The national music education magazine, Teaching Music, interviewed Dr. Russell Robinson, UF Professor and Head of Music Education, for its February 2014 issue. The article, entitled “Trading Chairs,” is about music educators who were trained for one area and then found themselves teaching in another area. Robinson was trained in instrumental music education, then early in his career “switched” to choral music education. Also mentioned in the article is Robinson’s book, I Know Sousa, Not Sopranos! A Survival Guide for the Band Director Teaching Choirs. New York-based writer Andrew Berman conducted the interview for Teaching Music, which is the national periodical by the National Association for Music Education (NAfME – formerly MENC) with a readership of 130,000 members.
SA+AH associate professor Guolong Lai was recently awarded a prestigious Advanced Study/Residency Fellowship at the Institute for Advanced Study (IAS) in Princeton, N.J. IAS is a leading center for research in the sciences and humanities that seeks to understand the complexity of the two fields. Scholars are mentored by faculty and have produced significant contributions toward advancements in science and society.
Professor James Oliverio’s timpani scores will be featured in several symphonic renditions this spring. On February 8-9, the timpanist of the Atlanta Symphony and the timpanist of the Valdosta Symphony will join to perform Oliverio’s “DYNASTY Double Timpani Concerto.” Then, on February 10, the New Jersey Music Educator’s State Conference will feature Oliverio’s “Timpani Concerto #1: The Olympian.” Later this spring on May 10, the National Symphony in Washington D.C. will perform “The Olympian,” 24 years to the date that the Cleveland Orchestra gave the piece its world premiere performance.
Spill by Nan Smith
UF faculty member Nan Smith recently presented her work surrounding environmental impact on land and water at a statewide conference titled Convening Culture: Connecting the Arts with Environmental Conservation. Smith presented installations, sculptures and photography based on research conducted at Israel’s marine labs, the Monterey Bay Aquarium and based on information gathered from UF scientists.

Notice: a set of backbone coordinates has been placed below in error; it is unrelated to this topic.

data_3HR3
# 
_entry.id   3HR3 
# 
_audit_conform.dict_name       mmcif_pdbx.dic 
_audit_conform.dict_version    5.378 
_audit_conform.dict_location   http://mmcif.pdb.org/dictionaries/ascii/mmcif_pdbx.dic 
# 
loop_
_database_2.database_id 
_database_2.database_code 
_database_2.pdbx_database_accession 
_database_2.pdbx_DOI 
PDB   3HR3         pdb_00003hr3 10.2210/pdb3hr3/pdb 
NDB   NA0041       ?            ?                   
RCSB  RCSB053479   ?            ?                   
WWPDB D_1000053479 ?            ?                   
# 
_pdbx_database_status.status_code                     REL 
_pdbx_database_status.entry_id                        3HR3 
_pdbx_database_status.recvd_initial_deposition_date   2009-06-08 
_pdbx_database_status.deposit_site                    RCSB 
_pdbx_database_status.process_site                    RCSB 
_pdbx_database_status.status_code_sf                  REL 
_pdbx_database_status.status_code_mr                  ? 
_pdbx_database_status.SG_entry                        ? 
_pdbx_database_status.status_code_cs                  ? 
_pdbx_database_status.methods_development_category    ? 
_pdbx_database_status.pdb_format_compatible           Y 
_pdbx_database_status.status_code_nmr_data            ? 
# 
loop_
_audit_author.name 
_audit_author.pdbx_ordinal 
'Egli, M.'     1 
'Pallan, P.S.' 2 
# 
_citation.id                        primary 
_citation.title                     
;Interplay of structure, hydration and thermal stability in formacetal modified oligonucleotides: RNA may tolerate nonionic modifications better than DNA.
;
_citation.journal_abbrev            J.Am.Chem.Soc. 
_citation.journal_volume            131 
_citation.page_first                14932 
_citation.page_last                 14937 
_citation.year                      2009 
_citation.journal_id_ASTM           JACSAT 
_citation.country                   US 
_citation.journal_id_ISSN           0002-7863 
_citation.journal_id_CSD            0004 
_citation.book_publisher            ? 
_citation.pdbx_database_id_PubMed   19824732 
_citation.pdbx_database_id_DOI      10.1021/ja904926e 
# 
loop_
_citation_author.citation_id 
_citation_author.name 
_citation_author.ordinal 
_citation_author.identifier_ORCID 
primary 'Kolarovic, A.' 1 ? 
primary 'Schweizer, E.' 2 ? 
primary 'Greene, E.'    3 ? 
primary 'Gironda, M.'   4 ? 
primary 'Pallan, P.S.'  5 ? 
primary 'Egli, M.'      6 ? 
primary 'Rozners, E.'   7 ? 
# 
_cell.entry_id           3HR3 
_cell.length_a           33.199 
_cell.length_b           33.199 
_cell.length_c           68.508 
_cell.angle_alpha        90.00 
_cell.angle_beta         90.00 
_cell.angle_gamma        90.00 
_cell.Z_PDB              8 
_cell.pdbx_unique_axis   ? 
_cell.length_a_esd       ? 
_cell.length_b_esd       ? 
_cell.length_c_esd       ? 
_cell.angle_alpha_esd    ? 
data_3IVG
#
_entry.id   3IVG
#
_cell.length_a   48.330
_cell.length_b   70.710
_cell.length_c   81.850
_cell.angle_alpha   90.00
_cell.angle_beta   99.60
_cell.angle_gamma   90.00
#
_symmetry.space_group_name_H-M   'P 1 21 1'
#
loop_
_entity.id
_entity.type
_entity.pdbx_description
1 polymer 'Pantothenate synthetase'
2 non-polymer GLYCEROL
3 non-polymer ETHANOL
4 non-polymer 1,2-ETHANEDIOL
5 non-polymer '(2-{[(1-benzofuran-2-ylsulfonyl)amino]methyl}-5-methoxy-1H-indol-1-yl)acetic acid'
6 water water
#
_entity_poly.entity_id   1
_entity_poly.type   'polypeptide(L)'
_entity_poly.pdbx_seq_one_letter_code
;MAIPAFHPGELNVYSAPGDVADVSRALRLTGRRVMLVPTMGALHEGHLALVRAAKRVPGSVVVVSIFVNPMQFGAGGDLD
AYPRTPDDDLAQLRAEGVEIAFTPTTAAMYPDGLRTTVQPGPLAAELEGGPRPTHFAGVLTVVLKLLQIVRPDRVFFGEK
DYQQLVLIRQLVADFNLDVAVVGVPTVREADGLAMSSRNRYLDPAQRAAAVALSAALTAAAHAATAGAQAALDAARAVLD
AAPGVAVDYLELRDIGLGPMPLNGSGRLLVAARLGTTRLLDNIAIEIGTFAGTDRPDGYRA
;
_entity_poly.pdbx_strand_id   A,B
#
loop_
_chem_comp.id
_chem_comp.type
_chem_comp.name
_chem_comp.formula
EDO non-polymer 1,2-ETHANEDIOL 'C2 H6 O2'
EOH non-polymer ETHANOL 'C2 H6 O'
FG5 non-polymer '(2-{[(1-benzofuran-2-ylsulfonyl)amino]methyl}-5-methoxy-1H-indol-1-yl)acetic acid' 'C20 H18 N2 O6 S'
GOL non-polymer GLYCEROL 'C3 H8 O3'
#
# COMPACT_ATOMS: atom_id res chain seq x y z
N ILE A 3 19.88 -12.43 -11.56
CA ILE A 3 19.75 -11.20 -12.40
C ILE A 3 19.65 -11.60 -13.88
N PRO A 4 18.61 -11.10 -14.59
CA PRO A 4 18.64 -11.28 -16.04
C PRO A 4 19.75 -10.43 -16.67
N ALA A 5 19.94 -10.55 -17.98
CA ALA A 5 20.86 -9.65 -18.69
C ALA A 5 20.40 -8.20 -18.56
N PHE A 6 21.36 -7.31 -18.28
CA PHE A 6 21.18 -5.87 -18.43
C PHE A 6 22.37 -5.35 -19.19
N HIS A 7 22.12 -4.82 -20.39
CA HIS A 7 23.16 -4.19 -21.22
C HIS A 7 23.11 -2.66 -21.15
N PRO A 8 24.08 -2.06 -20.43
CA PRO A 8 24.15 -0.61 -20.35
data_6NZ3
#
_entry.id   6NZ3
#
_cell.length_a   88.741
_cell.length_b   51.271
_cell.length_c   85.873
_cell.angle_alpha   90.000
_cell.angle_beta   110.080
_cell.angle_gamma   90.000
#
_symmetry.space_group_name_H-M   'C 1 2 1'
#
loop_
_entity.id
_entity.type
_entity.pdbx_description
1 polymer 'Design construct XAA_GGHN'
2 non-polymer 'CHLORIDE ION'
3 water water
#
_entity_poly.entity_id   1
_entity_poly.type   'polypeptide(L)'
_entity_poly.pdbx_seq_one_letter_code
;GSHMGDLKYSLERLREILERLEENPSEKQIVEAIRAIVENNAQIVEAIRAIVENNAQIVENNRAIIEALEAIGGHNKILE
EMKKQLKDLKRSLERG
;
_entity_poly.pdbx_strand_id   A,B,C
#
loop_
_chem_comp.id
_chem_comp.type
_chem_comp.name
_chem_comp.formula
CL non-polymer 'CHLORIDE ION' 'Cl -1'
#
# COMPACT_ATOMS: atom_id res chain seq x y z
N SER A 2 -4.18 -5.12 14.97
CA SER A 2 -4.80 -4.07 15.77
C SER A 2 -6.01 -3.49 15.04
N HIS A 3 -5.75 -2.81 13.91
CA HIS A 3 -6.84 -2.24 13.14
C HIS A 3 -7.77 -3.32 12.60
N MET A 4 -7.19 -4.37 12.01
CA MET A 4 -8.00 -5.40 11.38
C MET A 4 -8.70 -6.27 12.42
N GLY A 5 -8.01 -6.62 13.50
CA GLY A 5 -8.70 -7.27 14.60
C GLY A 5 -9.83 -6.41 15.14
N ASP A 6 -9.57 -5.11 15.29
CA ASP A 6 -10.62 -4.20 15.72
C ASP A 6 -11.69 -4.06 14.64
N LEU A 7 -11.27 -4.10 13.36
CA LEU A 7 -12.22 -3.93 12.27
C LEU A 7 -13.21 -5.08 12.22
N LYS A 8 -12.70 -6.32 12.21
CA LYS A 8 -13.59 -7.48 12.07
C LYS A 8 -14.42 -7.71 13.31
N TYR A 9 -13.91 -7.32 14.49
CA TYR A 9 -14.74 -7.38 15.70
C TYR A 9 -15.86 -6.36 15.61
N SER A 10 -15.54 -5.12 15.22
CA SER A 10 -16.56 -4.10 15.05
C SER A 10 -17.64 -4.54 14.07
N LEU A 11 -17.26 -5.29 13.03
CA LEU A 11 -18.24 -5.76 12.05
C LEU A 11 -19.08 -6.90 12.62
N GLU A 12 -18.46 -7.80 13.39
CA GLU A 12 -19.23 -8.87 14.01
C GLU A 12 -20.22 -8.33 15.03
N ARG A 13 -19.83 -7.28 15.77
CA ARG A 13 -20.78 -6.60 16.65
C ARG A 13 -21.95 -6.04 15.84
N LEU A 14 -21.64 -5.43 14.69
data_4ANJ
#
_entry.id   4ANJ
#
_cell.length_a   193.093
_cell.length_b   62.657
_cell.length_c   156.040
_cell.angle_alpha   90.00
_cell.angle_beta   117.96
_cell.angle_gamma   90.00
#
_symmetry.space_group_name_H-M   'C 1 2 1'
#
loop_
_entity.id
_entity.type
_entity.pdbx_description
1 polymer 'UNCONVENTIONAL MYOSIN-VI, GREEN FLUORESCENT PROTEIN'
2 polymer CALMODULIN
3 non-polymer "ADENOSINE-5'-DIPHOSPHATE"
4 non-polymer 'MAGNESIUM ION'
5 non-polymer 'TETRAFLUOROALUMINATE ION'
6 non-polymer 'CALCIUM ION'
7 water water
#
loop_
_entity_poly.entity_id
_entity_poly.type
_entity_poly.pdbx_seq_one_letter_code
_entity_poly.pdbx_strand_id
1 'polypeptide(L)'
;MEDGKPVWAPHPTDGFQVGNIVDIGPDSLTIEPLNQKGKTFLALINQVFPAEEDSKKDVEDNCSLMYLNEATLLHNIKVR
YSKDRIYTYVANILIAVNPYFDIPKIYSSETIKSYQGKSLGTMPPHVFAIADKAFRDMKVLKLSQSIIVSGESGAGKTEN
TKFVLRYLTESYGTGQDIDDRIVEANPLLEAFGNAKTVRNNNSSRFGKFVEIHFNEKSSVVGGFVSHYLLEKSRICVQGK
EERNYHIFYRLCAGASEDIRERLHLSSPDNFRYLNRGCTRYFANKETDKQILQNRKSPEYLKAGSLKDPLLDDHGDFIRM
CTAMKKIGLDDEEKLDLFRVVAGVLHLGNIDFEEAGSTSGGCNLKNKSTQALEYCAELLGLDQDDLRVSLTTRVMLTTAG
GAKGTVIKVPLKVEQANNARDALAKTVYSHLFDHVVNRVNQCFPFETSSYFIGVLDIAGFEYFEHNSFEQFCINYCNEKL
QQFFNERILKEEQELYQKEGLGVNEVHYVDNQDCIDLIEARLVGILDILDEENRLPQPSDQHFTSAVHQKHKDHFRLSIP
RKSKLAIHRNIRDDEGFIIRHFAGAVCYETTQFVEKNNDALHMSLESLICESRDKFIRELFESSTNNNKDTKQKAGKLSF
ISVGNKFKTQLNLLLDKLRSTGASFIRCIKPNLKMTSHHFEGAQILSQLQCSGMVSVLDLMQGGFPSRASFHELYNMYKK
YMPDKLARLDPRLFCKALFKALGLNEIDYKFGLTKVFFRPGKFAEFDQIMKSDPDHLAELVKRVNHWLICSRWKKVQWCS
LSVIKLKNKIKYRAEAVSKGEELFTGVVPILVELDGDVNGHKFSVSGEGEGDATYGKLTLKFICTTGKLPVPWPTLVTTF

Friends surrounded Ouida Paul as she turned 103 years old on Jan. 18 at The Village Retirement Community in Gainesville. Paul, who taught music at UF for 12 years, earned over four degrees during her lifetime and had work published in various music journals. She says she still feels like she’s in good shape and enjoys knitting and painting.
For more information, visit: WCJB-TV.
UF Digital Worlds Institute Director James Oliverio, left, and Visiting Assistant in Digital Arts and Sciences Reid Perkins-Buzo show off the multi-platform DBS BE app for both iOS and Android devices.
Doctors at UF’s Center for Movement Disorders and Neurorestoration use deep brain stimulators (DBS) to treat a variety of neurological and neuropsychiatric diseases, from Parkinson’s to tremors to dystonia to depression. But when DBS batteries are allowed to deplete, research has revealed that patients’ symptoms can worsen and, in some instances, lead to hospitalization.
Students at last year’s CASE event at UF.
Join the College of Fine Arts and the UF-HHMI Science for Life Program this Saturday from 9:30 a.m.- 5 p.m. in the Reitz Union Grand Ballroom and Studio G-6 in the Nadine M. McGuire Pavilion for the 2014 Creativity in the Arts and Sciences Event (CASE).